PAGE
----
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Forum topic by MontanaWC posted 02-11-2019 07:07 PM 207 views 0 times favorited 3 replies Add to Favorites Watch
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1 post in 10 days

02-11-2019 07:07 PM

Topic tags/keywords: cnc router autocad

Greetings, I am new to the community. I just purchased a 4’x8’ cnc router and am looking for some software recommendations. I am a furniture guy looking to design and manufacture simple office furniture (conference tables, desks, worktables etc) as my main use. I would also like to get into some cabinetry and guitar design work as well. I plan on purchasing a 3d laser scanner in the near future to replicate some guitar bodies I have so any software that can incorporate that would be awesome.

I haven’t used a cad program since high school, (now 36yrs old) so I will need a class to get familiar with all the technology. I am located in Northern NJ if anyone has a class they know of, pls advise.

thank you in advance for the help.


3 replies so far

View Madmark2's profile


417 posts in 859 days

#1 posted 02-11-2019 08:41 PM

Inside AutoCAD is the standard text & program.
Mach3 is the freeware cnc software.
Converting from cad to GCODE (the cnc language) is the tricky part. Initially it can be done by hand but in a production shop it limits production and makes the software side fragile. Fortunately if you export the cad as a DXF (Drawing eXchange Format) ASCII file then you can get the conversion to GCODE to fully automate with a little light coding.

View RickKr's profile


3 posts in 42 days

#2 posted 02-11-2019 09:36 PM

You should take a look at AutoCAD’s Fusion 360. It is 3D CAD/CAM software that can generate G-code.

I’ve been using 2D CAD programs since the late 1980s, first with the professional AutoCAD and then with the “home-user” type stuff, mostly from AutoCAD. I’m currently using AutoSketch, which is a very “dumbed down” program from AutoCAD, but it is not supported anymore and I am pretty sure it does not interface with CAM or CNC. I have had TurboCAD for a decade or so, but have never gotten over the learning curve to where I was comfortable using it.

I recently was dealing with cutting gears from Baltic birch plywood (BBP) and MDF and ended up having a set of one of each of three sizes cut by CNC router in BBP and I used those to “clean up” the MDF gears that I had bandsawed and sanded. The guy who helped me with the CNCing first got me started with Fusion 360 because that is what he uses for drafting/design and converting to G-code and defining toolpaths.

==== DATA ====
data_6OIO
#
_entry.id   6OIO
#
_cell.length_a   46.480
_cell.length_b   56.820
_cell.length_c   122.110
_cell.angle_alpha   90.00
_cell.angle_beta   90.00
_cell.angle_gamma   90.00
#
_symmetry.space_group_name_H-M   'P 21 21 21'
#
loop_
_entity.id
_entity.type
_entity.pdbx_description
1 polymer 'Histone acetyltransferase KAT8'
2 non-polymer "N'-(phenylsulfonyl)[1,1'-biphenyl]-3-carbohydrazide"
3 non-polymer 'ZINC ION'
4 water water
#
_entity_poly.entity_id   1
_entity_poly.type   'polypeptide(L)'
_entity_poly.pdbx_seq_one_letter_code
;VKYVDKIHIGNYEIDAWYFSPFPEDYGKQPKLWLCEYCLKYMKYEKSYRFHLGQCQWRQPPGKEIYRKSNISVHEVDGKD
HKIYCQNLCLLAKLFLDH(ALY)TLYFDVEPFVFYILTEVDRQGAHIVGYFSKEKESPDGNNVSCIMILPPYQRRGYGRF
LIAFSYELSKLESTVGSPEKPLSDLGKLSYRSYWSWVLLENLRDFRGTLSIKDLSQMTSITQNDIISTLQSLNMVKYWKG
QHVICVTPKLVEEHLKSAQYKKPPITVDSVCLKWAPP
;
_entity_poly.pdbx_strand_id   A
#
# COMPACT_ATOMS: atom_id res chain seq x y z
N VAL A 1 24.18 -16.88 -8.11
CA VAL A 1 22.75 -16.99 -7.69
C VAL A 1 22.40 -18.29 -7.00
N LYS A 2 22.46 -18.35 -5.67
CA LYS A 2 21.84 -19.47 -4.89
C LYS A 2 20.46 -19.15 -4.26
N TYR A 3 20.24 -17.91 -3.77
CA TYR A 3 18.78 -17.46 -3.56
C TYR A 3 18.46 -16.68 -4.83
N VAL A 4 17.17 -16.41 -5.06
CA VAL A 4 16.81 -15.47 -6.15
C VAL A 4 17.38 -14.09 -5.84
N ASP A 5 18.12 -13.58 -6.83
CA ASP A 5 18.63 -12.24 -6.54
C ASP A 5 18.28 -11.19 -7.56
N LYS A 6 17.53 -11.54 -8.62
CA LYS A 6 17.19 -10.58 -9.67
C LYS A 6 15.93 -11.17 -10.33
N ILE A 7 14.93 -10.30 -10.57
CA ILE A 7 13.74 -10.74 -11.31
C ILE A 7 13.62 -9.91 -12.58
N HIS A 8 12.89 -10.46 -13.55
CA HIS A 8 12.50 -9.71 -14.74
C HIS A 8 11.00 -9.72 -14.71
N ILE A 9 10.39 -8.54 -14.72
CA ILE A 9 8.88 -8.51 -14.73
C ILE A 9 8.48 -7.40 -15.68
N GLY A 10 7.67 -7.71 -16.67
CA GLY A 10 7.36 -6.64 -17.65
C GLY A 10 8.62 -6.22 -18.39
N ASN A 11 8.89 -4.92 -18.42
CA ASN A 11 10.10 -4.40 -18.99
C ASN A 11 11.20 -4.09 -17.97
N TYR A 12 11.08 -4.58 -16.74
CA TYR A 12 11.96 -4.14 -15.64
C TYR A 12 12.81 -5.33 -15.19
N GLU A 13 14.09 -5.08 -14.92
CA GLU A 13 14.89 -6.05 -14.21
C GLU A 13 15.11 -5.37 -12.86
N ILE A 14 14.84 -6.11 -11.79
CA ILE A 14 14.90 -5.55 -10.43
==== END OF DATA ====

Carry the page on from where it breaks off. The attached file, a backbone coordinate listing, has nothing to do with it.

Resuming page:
I was struggling with Fusion 360 at first because it is so different than what I was used to with 2D. I had to learn a whole new language almost, but it is actually pretty easy. One thing that really helped me were some tutorials by Lars Christensen.

I have since bought a “lesson book” to start from the beginning to learn design and drafting using Fusion 360. I have wanted to get into 3D modeling, and tried SketchUp when it first came out and have tried it in TurboCAD 2D/3D ver. 18 but none took hold. But, I am liking the book, although it is going slow, only because of how busy I am in general.

Fusion 360 is free for home/hobby/students users but requires a license for businesses with $100 or more gross income (or something like that – see the links on how to buy it).


-- If you want nice clean, fresh oats, you must pay a fair price. However, if you can be satisfied with oats that have already been through the horse, that comes at a lower price.

View Balloonengineer's profile


4 posts in 3454 days

#3 posted 02-21-2019 06:16 AM

Autocad is NOT used by a large number of CNC Router owners. Fusion 360 is being used more (and free for hobbyists and startups earning under $100K). There are many specialty cabinet design software programs used, but mainly by larger cabinet shops, and most are very pricey.

Mach3 is NOT free (although widely pirated, especially with Chinese import machines) and is a machine control program. I consider it deprecated as it has not been updated since 2012 and is having issues on computers with current OS versions. If you do not have a machine control program, consider Mach4 instead.

Most hobbyists with a 4×8 machine are using special purpose CNC router CAD/CAM software like Vectric Vcarve or Aspire. Another program in this space is ArtCAM, which is not currently available, but coming back soon under a new name and owner, I suggest you download the free demo version of Vcarve and see if it will meet your requirements, as it is the easiest to use for items like 3d carvings, signs and similar. You should also download Fusion 360 as it will be useful for drawing full up furniture pieces, and cutting them (it has a CAM module to generate g-code for your router). The new ArtCAM version should be released within the next two weeks.

You may find a quality 3d scanner costs as much or more than your CNC. There are lots of guitar profiles available already for free. If you are on Facebook I know there is a group for Fusion 360 Luthiers, and many other Luthier groups to check out.

A good book discussing the flat pack style furniture is

-- Tubular latex pressure vessel configuration engineer

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